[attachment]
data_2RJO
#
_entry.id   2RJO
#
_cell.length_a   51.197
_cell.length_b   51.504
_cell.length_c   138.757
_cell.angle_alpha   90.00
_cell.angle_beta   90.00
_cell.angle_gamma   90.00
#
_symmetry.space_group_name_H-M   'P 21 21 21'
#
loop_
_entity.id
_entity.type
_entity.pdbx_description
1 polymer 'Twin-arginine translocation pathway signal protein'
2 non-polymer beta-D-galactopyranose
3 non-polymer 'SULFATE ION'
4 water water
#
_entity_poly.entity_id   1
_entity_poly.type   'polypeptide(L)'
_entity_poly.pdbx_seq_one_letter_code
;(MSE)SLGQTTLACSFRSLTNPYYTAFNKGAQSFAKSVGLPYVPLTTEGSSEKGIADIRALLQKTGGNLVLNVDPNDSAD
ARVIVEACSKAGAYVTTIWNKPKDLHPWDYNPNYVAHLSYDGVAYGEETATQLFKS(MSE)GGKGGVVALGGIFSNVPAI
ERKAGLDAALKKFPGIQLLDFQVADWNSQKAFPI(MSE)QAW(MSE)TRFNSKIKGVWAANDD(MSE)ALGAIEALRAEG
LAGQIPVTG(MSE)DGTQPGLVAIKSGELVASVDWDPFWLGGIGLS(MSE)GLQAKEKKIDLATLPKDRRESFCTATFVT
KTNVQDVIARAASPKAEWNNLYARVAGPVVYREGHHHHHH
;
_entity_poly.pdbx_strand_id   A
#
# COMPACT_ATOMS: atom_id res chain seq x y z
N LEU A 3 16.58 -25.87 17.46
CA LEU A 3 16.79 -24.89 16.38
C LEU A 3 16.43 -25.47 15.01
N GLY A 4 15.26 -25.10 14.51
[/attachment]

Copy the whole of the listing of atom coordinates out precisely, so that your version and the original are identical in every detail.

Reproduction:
data_2RJO
#
_entry.id   2RJO
#
_cell.length_a   51.197
_cell.length_b   51.504
_cell.length_c   138.757
_cell.angle_alpha   90.00
_cell.angle_beta   90.00
_cell.angle_gamma   90.00
#
_symmetry.space_group_name_H-M   'P 21 21 21'
#
loop_
_entity.id
_entity.type
_entity.pdbx_description
1 polymer 'Twin-arginine translocation pathway signal protein'
2 non-polymer beta-D-galactopyranose
3 non-polymer 'SULFATE ION'
4 water water
#
_entity_poly.entity_id   1
_entity_poly.type   'polypeptide(L)'
_entity_poly.pdbx_seq_one_letter_code
;(MSE)SLGQTTLACSFRSLTNPYYTAFNKGAQSFAKSVGLPYVPLTTEGSSEKGIADIRALLQKTGGNLVLNVDPNDSAD
ARVIVEACSKAGAYVTTIWNKPKDLHPWDYNPNYVAHLSYDGVAYGEETATQLFKS(MSE)GGKGGVVALGGIFSNVPAI
ERKAGLDAALKKFPGIQLLDFQVADWNSQKAFPI(MSE)QAW(MSE)TRFNSKIKGVWAANDD(MSE)ALGAIEALRAEG
LAGQIPVTG(MSE)DGTQPGLVAIKSGELVASVDWDPFWLGGIGLS(MSE)GLQAKEKKIDLATLPKDRRESFCTATFVT
KTNVQDVIARAASPKAEWNNLYARVAGPVVYREGHHHHHH
;
_entity_poly.pdbx_strand_id   A
#
# COMPACT_ATOMS: atom_id res chain seq x y z
N LEU A 3 16.58 -25.87 17.46
CA LEU A 3 16.79 -24.89 16.38
C LEU A 3 16.43 -25.47 15.01
N GLY A 4 15.26 -25.10 14.51